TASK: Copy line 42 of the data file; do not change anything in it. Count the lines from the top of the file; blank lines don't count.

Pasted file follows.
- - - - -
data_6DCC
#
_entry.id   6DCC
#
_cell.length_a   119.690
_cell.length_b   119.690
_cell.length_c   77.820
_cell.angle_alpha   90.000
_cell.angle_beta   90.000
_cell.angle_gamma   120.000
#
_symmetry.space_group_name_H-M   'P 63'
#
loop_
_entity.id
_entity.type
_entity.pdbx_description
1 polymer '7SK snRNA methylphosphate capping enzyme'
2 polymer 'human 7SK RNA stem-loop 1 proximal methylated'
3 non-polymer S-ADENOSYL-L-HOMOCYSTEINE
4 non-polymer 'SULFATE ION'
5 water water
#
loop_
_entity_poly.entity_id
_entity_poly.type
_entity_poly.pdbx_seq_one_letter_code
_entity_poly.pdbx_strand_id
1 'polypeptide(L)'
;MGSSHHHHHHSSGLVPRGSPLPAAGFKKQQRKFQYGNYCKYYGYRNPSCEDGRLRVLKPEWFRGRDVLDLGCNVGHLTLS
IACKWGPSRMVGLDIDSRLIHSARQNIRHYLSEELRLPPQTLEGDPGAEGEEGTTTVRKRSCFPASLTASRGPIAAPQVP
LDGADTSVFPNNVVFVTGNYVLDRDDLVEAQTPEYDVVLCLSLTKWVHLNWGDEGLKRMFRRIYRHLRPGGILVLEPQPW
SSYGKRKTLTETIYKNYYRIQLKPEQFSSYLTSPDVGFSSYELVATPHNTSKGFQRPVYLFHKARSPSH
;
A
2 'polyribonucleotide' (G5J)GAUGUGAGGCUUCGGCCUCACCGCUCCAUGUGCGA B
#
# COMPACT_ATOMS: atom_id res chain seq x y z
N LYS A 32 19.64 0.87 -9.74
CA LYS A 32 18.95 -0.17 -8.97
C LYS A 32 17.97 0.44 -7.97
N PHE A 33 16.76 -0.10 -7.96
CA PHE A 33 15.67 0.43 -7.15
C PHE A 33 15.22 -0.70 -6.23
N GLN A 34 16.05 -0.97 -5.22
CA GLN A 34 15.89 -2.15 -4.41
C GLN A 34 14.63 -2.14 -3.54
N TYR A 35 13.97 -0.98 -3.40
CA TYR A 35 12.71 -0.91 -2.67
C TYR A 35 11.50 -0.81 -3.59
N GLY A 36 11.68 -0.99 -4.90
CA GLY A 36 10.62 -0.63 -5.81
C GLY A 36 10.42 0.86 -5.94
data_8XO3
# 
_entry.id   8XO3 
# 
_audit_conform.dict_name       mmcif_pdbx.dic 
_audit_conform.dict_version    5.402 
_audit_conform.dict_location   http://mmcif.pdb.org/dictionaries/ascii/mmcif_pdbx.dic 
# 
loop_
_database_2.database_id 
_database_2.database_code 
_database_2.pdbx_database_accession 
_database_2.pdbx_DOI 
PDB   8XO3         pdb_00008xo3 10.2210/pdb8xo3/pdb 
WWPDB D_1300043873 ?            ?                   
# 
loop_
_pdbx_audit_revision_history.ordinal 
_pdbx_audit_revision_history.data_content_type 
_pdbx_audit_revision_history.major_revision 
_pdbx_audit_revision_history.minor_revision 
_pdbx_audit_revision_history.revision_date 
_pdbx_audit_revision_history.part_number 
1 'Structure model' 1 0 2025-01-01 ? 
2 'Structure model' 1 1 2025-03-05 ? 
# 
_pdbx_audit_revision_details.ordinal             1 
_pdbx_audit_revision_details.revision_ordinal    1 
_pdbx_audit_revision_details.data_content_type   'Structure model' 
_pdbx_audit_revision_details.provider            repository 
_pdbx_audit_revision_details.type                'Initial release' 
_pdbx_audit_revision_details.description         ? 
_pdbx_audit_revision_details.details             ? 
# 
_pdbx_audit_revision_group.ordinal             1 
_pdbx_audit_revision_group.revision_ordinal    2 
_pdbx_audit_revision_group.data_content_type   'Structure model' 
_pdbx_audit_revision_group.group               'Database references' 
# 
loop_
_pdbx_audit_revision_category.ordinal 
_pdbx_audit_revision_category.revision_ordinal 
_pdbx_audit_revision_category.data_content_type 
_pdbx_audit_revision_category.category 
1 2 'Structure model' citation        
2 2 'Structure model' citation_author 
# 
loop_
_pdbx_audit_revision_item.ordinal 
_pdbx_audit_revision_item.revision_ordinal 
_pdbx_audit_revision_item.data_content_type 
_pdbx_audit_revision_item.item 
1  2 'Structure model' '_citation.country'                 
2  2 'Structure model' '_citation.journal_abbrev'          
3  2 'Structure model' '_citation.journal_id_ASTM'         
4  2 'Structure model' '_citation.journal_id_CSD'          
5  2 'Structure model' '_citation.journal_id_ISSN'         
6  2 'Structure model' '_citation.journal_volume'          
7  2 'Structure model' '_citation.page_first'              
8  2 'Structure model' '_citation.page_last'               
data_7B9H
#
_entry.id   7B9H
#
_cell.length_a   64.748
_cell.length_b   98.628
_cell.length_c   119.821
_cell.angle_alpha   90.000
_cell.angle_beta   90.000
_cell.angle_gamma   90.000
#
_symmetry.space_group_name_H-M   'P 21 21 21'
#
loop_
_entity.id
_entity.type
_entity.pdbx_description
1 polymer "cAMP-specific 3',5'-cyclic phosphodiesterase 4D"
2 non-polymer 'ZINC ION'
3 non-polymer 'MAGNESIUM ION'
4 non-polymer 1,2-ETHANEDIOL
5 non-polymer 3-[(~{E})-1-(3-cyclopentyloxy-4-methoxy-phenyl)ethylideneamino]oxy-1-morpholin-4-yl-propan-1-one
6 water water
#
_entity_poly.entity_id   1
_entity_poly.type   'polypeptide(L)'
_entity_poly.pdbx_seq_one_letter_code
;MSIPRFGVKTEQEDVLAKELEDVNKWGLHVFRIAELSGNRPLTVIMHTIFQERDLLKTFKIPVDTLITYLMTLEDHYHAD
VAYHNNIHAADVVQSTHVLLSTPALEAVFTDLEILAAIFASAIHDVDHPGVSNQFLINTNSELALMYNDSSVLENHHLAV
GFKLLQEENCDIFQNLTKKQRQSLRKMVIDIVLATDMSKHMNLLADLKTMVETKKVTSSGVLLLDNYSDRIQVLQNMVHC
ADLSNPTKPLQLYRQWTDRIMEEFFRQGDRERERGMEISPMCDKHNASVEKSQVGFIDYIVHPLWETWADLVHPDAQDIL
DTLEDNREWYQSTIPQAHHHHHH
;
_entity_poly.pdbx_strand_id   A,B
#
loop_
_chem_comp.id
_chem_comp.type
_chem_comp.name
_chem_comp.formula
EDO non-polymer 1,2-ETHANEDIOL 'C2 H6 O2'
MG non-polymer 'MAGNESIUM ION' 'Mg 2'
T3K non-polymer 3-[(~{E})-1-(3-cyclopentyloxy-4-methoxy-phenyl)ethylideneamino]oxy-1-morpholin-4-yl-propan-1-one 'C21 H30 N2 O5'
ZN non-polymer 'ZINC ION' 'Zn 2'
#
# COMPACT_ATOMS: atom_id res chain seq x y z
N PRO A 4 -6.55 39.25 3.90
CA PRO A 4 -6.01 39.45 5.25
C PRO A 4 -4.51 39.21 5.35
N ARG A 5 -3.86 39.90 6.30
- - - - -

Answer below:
N PHE A 33 16.76 -0.10 -7.96